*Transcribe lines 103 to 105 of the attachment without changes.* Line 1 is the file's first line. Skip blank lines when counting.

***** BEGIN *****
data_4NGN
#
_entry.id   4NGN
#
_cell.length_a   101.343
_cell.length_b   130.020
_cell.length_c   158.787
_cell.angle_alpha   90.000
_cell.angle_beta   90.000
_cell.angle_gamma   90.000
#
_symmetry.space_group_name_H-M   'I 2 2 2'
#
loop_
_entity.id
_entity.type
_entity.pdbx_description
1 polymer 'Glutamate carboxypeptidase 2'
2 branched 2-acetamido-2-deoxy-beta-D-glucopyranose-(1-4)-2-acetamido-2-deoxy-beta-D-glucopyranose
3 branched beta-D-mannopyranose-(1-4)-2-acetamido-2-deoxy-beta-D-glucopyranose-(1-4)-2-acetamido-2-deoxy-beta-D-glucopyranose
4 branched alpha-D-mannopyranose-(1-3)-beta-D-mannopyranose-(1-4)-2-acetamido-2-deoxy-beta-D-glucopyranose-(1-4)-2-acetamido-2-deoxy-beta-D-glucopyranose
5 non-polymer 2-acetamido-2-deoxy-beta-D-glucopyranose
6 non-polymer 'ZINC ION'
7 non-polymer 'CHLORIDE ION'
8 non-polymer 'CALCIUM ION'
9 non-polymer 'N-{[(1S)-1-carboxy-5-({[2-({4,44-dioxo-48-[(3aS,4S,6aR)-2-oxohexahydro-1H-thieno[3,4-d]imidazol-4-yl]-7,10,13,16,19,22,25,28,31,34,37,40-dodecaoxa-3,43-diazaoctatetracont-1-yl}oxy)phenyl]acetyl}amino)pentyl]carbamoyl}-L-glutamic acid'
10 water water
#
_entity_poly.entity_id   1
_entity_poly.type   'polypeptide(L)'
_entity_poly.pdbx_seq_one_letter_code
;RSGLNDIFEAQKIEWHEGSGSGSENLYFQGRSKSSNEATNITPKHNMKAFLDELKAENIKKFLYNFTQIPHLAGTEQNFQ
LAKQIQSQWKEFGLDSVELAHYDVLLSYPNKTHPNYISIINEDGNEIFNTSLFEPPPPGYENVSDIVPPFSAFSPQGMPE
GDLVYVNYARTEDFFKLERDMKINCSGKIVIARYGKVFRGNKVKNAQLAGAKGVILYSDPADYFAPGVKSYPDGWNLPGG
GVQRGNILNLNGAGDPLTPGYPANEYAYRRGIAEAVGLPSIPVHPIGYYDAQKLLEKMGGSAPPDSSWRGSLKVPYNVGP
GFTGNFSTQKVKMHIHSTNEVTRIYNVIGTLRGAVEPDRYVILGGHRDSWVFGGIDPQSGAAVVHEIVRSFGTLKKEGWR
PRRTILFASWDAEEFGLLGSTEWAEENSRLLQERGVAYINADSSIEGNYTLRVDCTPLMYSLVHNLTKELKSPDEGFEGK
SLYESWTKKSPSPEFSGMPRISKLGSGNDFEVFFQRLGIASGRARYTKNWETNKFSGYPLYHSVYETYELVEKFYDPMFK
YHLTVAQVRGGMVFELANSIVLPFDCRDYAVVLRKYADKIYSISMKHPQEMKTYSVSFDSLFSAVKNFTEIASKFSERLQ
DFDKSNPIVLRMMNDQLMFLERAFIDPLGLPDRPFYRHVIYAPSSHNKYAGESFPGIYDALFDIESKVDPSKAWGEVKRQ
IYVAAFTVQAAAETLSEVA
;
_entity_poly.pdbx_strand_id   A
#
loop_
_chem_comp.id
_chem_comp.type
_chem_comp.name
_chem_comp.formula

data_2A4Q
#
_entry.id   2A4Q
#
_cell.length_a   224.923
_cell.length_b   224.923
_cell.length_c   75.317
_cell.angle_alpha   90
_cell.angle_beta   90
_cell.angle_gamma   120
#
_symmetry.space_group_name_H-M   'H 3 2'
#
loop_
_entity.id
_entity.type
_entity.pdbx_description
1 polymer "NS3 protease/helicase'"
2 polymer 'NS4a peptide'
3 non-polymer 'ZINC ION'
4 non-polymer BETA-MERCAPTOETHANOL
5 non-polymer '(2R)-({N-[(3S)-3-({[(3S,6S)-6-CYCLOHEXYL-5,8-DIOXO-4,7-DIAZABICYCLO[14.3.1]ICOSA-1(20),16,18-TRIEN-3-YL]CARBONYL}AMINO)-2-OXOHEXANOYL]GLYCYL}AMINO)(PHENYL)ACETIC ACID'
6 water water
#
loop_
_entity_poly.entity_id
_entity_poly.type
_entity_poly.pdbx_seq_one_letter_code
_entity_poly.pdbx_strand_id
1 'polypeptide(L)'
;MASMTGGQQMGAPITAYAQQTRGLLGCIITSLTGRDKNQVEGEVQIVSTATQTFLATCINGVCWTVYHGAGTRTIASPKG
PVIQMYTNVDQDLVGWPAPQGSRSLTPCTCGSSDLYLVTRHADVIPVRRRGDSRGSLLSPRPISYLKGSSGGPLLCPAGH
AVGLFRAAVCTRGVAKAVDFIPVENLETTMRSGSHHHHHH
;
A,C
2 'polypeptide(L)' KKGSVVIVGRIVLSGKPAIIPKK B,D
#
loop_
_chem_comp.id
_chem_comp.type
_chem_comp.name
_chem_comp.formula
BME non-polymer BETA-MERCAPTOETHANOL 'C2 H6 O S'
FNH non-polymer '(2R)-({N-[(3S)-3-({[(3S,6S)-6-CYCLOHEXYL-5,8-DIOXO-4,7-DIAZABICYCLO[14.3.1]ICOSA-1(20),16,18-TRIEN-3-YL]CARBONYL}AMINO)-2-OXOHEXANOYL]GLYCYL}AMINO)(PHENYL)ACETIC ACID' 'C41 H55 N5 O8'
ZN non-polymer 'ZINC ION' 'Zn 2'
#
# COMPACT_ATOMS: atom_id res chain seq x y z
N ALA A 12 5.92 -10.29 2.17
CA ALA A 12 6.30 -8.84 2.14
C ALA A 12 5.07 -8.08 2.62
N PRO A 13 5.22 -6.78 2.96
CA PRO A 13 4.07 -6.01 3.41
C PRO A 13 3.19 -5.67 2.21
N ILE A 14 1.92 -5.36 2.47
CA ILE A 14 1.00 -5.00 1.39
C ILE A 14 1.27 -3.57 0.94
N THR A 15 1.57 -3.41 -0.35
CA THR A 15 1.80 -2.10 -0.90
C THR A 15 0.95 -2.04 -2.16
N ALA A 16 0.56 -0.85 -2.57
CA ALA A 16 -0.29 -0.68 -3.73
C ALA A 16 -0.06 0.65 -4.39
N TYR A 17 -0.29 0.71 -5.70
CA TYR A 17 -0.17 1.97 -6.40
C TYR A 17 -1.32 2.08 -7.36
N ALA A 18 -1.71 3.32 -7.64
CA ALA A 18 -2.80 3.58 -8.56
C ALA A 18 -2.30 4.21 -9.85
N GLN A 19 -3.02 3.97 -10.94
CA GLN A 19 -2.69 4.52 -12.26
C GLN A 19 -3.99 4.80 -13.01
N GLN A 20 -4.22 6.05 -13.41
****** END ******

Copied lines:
N ILE A 14 1.92 -5.36 2.47
CA ILE A 14 1.00 -5.00 1.39
C ILE A 14 1.27 -3.57 0.94